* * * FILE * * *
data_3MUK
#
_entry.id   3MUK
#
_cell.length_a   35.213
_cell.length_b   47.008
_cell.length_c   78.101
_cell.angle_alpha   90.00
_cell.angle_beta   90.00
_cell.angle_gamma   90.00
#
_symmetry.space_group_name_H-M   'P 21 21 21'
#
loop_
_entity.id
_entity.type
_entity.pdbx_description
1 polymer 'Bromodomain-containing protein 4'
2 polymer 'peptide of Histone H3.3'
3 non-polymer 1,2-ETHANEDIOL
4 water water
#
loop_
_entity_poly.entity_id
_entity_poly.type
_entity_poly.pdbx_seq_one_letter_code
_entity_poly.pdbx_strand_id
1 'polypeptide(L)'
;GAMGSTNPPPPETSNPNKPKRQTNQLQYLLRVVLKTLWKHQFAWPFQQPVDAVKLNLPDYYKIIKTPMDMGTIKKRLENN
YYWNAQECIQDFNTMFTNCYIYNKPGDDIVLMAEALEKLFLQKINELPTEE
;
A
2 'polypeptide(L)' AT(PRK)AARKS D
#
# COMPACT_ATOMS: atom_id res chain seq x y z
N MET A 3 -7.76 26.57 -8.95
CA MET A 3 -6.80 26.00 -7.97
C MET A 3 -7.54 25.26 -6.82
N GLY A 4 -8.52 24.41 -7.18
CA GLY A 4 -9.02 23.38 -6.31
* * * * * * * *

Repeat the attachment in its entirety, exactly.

data_3MUK
#
_entry.id   3MUK
#
_cell.length_a   35.213
_cell.length_b   47.008
_cell.length_c   78.101
_cell.angle_alpha   90.00
_cell.angle_beta   90.00
_cell.angle_gamma   90.00
#
_symmetry.space_group_name_H-M   'P 21 21 21'
#
loop_
_entity.id
_entity.type
_entity.pdbx_description
1 polymer 'Bromodomain-containing protein 4'
2 polymer 'peptide of Histone H3.3'
3 non-polymer 1,2-ETHANEDIOL
4 water water
#
loop_
_entity_poly.entity_id
_entity_poly.type
_entity_poly.pdbx_seq_one_letter_code
_entity_poly.pdbx_strand_id
1 'polypeptide(L)'
;GAMGSTNPPPPETSNPNKPKRQTNQLQYLLRVVLKTLWKHQFAWPFQQPVDAVKLNLPDYYKIIKTPMDMGTIKKRLENN
YYWNAQECIQDFNTMFTNCYIYNKPGDDIVLMAEALEKLFLQKINELPTEE
;
A
2 'polypeptide(L)' AT(PRK)AARKS D
#
# COMPACT_ATOMS: atom_id res chain seq x y z
N MET A 3 -7.76 26.57 -8.95
CA MET A 3 -6.80 26.00 -7.97
C MET A 3 -7.54 25.26 -6.82
N GLY A 4 -8.52 24.41 -7.18
CA GLY A 4 -9.02 23.38 -6.31